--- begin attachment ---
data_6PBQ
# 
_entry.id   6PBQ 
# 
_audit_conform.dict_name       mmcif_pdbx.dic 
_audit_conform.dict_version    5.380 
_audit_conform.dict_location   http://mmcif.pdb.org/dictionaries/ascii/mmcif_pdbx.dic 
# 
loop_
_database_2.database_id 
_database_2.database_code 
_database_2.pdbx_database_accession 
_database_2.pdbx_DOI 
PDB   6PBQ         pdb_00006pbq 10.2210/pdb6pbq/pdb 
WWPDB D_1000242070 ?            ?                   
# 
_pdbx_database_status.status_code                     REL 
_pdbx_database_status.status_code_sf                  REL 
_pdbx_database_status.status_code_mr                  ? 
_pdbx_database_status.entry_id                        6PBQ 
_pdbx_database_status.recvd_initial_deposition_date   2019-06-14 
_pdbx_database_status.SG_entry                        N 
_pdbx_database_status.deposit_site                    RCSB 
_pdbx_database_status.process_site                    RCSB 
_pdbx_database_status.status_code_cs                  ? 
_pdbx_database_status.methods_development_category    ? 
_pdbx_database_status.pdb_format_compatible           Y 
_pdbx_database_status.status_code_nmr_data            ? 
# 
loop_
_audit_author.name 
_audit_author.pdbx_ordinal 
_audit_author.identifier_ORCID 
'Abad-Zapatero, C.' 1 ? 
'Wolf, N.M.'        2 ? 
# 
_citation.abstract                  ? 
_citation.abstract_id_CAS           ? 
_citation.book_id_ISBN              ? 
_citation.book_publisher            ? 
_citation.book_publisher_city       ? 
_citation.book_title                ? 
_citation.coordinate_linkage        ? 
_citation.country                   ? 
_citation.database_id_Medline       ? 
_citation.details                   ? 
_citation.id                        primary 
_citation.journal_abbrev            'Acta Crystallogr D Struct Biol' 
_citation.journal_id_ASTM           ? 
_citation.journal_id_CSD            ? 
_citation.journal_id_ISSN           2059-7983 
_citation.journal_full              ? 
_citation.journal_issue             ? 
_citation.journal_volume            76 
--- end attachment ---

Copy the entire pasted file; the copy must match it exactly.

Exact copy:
data_6PBQ
# 
_entry.id   6PBQ 
# 
_audit_conform.dict_name       mmcif_pdbx.dic 
_audit_conform.dict_version    5.380 
_audit_conform.dict_location   http://mmcif.pdb.org/dictionaries/ascii/mmcif_pdbx.dic 
# 
loop_
_database_2.database_id 
_database_2.database_code 
_database_2.pdbx_database_accession 
_database_2.pdbx_DOI 
PDB   6PBQ         pdb_00006pbq 10.2210/pdb6pbq/pdb 
WWPDB D_1000242070 ?            ?                   
# 
_pdbx_database_status.status_code                     REL 
_pdbx_database_status.status_code_sf                  REL 
_pdbx_database_status.status_code_mr                  ? 
_pdbx_database_status.entry_id                        6PBQ 
_pdbx_database_status.recvd_initial_deposition_date   2019-06-14 
_pdbx_database_status.SG_entry                        N 
_pdbx_database_status.deposit_site                    RCSB 
_pdbx_database_status.process_site                    RCSB 
_pdbx_database_status.status_code_cs                  ? 
_pdbx_database_status.methods_development_category    ? 
_pdbx_database_status.pdb_format_compatible           Y 
_pdbx_database_status.status_code_nmr_data            ? 
# 
loop_
_audit_author.name 
_audit_author.pdbx_ordinal 
_audit_author.identifier_ORCID 
'Abad-Zapatero, C.' 1 ? 
'Wolf, N.M.'        2 ? 
# 
_citation.abstract                  ? 
_citation.abstract_id_CAS           ? 
_citation.book_id_ISBN              ? 
_citation.book_publisher            ? 
_citation.book_publisher_city       ? 
_citation.book_title                ? 
_citation.coordinate_linkage        ? 
_citation.country                   ? 
_citation.database_id_Medline       ? 
_citation.details                   ? 
_citation.id                        primary 
_citation.journal_abbrev            'Acta Crystallogr D Struct Biol' 
_citation.journal_id_ASTM           ? 
_citation.journal_id_CSD            ? 
_citation.journal_id_ISSN           2059-7983 
_citation.journal_full              ? 
_citation.journal_issue             ? 
_citation.journal_volume            76 